Tag: GOP

The eminent jurist Learned Hand once wrote that “the spirit of liberty is the spirit which is not too sure it is right”. This particular shade, always a rather anaemic presence in American public life is now well and truly dead. The question that one is tempted to ask in our current circumstances is how long will it be until the republic joins it in the grave. (More…)

Congressional Republicans have a Trump problem. Mr. Trump has made himself so toxic, conventional wisdom has it, that the losses normally suffered by the party that holds the White House in an off-year election will be so catastrophic as to rock the foundations of Republican hegemony. (More…)

Mr. Trump today signed his tariff order today, with much fanfare and a goodly measure of bewilderment among allies of the United States. The devotion to free trade has been talismanic among the political classes in this country for so long that Mr. Trump’s actions seem not just imprudent but heretical. (More…)

The 18th Century French scholar Fontenelle is credited with noting that, “from the sublime to the ridiculous is only one step, from raillery to insult there is even less”.  One might be tempted to take this as a motto for the United States in the early 21st Century, were it not for the fact the instances of sublimity are in very short supply. (More…)

It is now nearly ten months since Donald Trump took up the reins of power in Washington. It is fair to say that this has been the oddest, and perhaps the most disturbing period since Watergate. Mr. Trump and his associates have been busy philosophizing with hammers, speaking as if they were making the word of their agenda flesh, but governing with a mixture of bluster and indecision. (More…)

This has been one of the more unfortunate weeks of late for the Trump Administration. For a regime that has been shambling from disaster to crisis, that’s really saying something. (More…)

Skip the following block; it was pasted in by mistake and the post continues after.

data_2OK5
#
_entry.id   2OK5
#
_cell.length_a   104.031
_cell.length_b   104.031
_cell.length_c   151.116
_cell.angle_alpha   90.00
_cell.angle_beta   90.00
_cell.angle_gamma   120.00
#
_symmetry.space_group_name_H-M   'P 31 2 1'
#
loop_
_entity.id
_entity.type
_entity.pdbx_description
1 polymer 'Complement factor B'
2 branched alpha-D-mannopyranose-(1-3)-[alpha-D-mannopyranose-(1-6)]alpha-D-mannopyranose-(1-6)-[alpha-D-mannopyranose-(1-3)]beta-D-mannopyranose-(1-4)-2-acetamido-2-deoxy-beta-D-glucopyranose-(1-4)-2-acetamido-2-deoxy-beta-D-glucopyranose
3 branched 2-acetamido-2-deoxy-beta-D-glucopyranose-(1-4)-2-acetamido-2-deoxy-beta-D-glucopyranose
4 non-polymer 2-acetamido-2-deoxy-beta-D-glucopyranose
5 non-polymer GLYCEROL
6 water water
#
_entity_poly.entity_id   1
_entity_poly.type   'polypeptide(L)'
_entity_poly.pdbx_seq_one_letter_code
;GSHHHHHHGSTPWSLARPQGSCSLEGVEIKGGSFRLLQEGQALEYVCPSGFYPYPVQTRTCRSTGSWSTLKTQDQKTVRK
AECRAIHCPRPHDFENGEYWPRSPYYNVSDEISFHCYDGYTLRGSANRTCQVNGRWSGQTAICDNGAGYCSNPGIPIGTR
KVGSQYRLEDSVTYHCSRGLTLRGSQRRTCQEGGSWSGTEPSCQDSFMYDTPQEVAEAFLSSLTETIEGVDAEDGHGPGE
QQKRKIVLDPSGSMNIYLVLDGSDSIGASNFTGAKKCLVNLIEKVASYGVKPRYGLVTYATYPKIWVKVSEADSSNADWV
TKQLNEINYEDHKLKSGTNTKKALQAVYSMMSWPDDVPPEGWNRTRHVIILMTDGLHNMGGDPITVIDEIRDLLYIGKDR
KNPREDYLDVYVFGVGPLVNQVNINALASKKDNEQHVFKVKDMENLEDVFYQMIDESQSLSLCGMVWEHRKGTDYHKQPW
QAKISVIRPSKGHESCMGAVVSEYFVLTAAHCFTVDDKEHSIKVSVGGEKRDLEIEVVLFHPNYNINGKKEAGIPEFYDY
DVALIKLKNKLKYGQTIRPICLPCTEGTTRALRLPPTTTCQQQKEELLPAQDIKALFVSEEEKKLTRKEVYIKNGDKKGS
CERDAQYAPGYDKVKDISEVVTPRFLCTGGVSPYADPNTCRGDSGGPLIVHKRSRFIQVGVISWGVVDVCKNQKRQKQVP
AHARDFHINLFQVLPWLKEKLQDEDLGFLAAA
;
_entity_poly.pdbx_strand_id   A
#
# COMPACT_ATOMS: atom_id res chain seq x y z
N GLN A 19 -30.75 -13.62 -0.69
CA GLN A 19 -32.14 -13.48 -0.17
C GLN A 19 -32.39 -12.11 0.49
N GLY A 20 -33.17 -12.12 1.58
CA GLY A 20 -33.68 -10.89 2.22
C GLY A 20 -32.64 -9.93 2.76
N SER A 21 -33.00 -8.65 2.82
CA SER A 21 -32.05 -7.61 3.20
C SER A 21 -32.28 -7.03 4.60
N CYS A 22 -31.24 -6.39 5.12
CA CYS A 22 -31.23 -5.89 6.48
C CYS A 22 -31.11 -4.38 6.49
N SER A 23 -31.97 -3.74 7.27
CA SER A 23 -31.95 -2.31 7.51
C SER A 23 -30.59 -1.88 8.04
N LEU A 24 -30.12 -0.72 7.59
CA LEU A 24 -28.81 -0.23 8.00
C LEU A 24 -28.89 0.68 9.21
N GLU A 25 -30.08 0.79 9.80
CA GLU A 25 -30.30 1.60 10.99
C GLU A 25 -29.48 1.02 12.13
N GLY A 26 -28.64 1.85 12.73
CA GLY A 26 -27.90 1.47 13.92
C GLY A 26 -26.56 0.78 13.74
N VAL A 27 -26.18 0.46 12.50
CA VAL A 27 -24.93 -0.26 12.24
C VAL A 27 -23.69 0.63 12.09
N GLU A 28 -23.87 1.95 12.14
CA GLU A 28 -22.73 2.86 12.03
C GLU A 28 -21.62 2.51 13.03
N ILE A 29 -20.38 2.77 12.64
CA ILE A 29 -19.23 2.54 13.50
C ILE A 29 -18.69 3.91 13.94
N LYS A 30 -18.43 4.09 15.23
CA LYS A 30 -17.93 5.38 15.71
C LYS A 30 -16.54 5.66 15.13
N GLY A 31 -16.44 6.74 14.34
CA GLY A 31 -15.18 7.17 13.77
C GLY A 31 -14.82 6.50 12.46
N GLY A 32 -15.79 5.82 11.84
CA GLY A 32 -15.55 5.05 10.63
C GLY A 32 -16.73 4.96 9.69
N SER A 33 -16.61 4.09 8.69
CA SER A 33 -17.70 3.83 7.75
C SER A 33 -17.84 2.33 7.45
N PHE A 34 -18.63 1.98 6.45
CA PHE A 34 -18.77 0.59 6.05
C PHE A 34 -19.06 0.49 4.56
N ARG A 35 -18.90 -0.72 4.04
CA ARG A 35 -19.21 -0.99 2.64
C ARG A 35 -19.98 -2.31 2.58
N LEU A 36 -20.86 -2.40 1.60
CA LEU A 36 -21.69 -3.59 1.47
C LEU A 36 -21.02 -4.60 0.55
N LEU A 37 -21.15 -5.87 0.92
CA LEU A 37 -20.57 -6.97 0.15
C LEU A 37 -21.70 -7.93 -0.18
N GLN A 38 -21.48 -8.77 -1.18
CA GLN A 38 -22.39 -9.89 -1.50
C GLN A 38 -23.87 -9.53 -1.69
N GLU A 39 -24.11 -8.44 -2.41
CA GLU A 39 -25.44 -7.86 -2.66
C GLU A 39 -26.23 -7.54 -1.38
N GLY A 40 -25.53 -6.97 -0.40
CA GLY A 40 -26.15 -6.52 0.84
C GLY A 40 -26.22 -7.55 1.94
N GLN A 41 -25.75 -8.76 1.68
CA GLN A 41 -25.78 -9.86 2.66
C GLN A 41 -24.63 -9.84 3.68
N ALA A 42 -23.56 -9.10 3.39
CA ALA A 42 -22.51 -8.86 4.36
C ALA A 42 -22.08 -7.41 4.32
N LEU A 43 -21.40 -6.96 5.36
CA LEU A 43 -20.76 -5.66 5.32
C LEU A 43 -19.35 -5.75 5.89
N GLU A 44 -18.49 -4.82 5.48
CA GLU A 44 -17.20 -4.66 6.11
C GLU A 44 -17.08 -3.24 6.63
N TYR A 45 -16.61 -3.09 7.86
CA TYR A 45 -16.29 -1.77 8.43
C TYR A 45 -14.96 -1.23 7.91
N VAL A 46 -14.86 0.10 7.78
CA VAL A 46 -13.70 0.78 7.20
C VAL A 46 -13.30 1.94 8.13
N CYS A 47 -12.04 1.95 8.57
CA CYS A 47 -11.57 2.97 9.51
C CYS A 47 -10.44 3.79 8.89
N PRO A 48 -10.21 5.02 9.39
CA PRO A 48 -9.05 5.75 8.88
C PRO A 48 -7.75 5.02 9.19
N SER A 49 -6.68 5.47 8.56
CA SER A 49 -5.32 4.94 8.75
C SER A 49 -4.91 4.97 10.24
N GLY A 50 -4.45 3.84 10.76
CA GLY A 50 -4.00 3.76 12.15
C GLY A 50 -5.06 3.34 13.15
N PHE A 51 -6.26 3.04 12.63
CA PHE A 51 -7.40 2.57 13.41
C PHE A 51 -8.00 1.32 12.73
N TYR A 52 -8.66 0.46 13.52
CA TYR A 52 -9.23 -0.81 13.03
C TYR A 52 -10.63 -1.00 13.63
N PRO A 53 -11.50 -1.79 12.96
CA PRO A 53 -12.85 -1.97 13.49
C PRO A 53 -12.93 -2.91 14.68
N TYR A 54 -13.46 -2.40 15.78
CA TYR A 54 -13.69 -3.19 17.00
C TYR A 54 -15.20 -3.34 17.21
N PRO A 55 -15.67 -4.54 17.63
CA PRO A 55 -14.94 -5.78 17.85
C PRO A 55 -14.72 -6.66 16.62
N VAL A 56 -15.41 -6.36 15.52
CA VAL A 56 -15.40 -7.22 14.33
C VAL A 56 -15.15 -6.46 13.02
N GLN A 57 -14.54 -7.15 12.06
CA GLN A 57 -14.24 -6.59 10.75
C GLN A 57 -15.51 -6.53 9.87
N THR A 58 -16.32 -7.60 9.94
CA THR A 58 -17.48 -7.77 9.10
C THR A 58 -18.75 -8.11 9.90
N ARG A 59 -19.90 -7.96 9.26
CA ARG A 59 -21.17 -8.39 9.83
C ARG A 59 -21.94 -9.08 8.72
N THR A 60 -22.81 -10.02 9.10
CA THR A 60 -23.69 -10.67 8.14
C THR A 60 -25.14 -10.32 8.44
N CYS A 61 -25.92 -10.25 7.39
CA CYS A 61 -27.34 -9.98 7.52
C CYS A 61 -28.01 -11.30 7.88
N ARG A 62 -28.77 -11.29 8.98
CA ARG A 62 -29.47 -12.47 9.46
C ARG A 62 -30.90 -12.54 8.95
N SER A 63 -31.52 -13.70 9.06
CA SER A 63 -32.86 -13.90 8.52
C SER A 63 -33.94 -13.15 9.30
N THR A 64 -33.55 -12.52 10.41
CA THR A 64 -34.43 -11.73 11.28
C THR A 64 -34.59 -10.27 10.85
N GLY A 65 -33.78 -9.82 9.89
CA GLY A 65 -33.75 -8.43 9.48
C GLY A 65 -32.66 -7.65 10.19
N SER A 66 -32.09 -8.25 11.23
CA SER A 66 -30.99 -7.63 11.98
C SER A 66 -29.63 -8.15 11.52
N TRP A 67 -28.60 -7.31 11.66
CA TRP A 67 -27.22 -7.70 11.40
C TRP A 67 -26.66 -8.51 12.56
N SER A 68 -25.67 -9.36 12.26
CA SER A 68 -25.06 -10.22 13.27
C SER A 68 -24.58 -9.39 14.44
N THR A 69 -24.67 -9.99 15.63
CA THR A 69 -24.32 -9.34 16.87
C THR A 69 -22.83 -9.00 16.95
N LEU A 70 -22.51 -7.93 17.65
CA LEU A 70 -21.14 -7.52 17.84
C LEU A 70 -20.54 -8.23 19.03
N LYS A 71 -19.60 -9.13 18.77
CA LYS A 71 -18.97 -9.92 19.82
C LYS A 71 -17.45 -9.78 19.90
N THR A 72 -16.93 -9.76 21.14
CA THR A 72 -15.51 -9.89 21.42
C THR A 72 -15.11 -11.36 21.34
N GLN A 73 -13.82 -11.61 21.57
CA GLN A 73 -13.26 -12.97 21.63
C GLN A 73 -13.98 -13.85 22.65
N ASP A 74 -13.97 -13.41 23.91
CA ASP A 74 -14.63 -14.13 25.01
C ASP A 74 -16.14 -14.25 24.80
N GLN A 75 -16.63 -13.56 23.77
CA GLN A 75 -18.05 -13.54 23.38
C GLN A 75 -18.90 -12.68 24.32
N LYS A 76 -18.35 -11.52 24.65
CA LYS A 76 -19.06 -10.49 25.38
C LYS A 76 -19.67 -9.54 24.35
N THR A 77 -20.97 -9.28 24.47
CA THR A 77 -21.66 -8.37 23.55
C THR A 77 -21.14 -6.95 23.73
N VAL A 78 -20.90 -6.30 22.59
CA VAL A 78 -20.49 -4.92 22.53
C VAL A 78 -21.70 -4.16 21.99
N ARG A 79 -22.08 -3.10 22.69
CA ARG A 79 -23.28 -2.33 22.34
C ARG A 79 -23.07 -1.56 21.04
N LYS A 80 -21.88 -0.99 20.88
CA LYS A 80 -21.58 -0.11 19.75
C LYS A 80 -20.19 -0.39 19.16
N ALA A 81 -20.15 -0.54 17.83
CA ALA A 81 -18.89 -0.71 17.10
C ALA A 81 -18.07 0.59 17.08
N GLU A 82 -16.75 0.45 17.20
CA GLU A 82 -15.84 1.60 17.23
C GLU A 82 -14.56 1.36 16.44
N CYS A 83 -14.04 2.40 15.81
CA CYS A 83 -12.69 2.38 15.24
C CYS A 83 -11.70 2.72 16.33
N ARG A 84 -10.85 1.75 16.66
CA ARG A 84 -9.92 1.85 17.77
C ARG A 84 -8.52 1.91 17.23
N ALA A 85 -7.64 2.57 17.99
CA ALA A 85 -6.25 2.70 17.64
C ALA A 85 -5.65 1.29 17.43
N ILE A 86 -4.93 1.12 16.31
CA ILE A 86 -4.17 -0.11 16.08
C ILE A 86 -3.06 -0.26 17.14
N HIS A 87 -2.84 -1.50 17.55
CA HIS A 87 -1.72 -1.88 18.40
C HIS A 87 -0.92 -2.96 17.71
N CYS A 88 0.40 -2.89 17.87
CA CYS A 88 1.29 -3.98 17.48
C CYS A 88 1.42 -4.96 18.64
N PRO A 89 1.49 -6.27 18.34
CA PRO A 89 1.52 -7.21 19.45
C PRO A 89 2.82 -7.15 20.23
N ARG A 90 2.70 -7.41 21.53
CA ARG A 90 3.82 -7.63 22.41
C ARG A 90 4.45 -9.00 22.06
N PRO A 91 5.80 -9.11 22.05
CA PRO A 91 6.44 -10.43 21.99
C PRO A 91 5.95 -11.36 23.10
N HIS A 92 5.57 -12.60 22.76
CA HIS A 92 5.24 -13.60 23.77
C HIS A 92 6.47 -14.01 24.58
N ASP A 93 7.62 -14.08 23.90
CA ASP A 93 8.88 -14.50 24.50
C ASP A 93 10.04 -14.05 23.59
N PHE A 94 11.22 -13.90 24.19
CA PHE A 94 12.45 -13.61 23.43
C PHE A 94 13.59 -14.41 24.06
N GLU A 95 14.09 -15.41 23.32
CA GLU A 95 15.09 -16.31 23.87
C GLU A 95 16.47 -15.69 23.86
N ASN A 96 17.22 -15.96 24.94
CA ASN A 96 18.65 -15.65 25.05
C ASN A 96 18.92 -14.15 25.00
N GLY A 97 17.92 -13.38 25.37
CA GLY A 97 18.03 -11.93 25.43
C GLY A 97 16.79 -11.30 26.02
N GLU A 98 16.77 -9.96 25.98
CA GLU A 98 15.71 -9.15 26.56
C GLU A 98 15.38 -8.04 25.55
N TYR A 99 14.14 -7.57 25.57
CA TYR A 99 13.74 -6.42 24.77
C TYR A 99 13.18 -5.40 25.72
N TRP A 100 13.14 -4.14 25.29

The sociologist Rudolf Goldscheid once wrote, “The budget is the skeleton of the state stripped of all misleading ideologies.” His fellow Austrian, the noted economist Joseph Schumpeter, was so fond of repeating this line that many people thought it was his. (More…)

The United States is at a crossroads, one that few on the left thought would arrive at as recently as last week. The election of Donald Trump to the presidency is the harbinger of the most severe crisis to face the democratic institutions of this country since the late 1850s. (More…)

After Doug Henwood’s My Turn, you’ll be well equipped to go up against liberals desperately circling the Hillary wagon right now. It’s strength is partly that it doesn’t require you to support a particular candidate. You just have to harbour suspicions about Hillary Clinton’s record. And the prospect of a Clinton dynasty does not inspire much enthusiasm. (More…)

Politics in the world of industrialized neoliberal states is subject to a sort of compression. Neoliberalism, as a mode of thought and organization, is characterized by the shifting of ever greater regions of the social order out of the realm of political deliberation and into the ostensibly more “objective” realm of economic competition. (More…)

Ever since the terrorist attacks of September 11th, 2001, the word “fascism” has made periodic appearances in American political discourse. Critics of the Patriot Act invoked it as a way of warning against the dangers of prioritizing security over liberty. President George W. Bush later described the nation’s primary enemy in the War on Terror as “Islamic fascists”. And conservatives even labeled Barack Obama a fascist. (More…)

The publication of Capital in the Twenty-First Century, by French economist Thomas Piketty, has come at a crucial moment. In the US,  there have been suggestions from the White House that income inequality is a matter of concern. Europe today has become a sort of mad scientist’s laboratory in which defunct theories from the past (austerity, the gold standard, German hegemony) are redeployed in the hope that they’ll work better this time around. (More…)